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Anyone knows how to prepare "liquid handwash soap" at home, that is mild and environment friendly. Answered




8 years ago

i dont really have any ideas but i do know that u can use suger as pumice would be used in soap. im not shure how this would work out.

What about castille soap? It's made from vegetables.

You could use lemon juice. The acid in it kills a lot of bacteria, and it is indeed environmentally friendly. The only problem is that lemon juice acts like water, and is not a gel-like substance like ordinary liquid soap. If you do that, make sure that you either get the juice from the lemons yourself, or make sure that whatever lemon juice you buy is made from real lemons.

Lemon juice is anti-microbial, but it requires at least ten minutes of soaking to work effectively. Also, lemon juice does not dissolve oil, so you would still need some kind of detergent to remove the bacteria in your skin oil.

Basically what you need is something that:
  • Dissolves both oil and water
  • Helps to scrub free dirt and unwanted flakes of skin
  • Can remain in a non-sterile environment for months without growing dangerous amounts of fungi or bacteria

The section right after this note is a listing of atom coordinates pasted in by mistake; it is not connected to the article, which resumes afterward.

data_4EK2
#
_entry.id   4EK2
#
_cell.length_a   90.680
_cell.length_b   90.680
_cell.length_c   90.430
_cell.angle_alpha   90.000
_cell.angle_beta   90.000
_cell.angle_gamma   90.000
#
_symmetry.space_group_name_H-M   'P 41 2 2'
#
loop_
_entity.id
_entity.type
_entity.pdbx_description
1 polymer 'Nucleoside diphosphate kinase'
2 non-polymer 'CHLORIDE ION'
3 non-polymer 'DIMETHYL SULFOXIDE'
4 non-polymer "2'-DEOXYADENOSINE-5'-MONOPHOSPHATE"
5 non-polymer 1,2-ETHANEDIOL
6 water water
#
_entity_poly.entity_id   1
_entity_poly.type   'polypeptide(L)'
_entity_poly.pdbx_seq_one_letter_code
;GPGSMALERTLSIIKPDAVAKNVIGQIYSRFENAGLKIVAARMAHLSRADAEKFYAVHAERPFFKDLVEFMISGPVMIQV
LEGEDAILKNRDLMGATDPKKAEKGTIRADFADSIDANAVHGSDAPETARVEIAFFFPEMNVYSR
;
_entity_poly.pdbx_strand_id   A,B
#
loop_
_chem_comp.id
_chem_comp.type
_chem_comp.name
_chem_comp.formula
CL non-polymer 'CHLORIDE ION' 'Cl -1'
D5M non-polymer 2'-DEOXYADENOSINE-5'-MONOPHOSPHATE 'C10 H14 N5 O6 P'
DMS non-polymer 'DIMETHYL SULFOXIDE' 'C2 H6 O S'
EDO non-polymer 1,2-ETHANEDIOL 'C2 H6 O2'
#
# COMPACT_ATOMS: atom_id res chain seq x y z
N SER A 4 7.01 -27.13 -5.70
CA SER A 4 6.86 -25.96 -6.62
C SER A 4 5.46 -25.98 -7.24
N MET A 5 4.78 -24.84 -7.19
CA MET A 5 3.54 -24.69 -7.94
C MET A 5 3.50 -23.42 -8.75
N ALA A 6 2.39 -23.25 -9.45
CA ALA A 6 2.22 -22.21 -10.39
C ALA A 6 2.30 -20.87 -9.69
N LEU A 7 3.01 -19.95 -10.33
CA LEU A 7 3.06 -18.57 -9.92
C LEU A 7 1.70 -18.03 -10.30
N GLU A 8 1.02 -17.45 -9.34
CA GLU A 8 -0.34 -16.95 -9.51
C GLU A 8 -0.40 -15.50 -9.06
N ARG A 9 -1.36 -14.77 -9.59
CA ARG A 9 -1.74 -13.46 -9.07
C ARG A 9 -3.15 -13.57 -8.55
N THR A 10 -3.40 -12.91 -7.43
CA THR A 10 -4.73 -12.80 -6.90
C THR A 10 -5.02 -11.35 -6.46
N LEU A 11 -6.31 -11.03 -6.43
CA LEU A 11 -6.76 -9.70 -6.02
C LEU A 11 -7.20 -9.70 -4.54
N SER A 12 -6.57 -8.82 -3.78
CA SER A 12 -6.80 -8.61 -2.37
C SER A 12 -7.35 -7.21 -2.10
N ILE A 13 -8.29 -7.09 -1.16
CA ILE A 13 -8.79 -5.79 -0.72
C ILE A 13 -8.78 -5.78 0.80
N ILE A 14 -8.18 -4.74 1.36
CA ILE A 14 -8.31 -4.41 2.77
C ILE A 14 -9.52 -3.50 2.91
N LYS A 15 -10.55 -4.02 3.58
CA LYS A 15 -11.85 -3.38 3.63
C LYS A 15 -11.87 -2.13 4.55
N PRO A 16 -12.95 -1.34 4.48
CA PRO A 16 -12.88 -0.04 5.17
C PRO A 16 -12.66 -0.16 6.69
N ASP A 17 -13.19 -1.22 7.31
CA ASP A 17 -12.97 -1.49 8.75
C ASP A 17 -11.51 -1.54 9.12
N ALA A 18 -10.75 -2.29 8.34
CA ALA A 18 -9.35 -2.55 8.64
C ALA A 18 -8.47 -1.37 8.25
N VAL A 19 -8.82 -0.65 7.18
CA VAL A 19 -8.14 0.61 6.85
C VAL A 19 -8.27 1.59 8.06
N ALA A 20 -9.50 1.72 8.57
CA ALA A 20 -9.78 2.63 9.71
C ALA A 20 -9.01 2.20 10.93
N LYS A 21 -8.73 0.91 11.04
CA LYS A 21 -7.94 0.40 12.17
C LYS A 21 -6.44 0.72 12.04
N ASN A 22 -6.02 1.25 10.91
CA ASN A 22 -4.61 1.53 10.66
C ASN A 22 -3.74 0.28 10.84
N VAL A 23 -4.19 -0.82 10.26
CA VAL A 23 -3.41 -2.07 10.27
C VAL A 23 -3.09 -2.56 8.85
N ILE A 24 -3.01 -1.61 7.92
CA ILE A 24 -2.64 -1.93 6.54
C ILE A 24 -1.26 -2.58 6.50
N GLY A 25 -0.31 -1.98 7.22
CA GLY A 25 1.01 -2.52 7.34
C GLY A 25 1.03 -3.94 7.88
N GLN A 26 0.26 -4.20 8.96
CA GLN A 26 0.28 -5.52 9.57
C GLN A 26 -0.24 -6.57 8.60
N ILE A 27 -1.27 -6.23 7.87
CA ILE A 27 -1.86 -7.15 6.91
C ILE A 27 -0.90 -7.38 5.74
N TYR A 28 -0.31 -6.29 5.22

Generic brand baby shampoo is extremely cheap and definitely mild.

I can think of another solution that is cost-effective and saves water too: Keep a rag soaking in lemon juice, vinegar, strong alcohol, or a strong solution of table salt. (This mostly prevents bacteria from multiplying on it.) Use the rag and a tiny drop of dishwashing soap to scrub your hands clean, then give them a rinse under the sink.

You might be tempted to keep a bottle of diluted soap, since most would clean perfectly well at a lower concentration. Don't do this without thinking it through. Detergents, acids, alcohols, and salts are generally unfriendly to bacteria and fungi. Vitamin E is effective too. (Despite what you may have heard, pure grapefruit seed extract is not.) But the more free water you have, the more inviting the substance will be to unwanted guests. You might be surprised what some organisms can tolerate. (FYI: Bleach, diluted and mixed with a weak acid like vinegar, is one of the most effective sanitizing solutions commonly available. Unfortunately, it is rather harsh on the skin, for the same reasons.)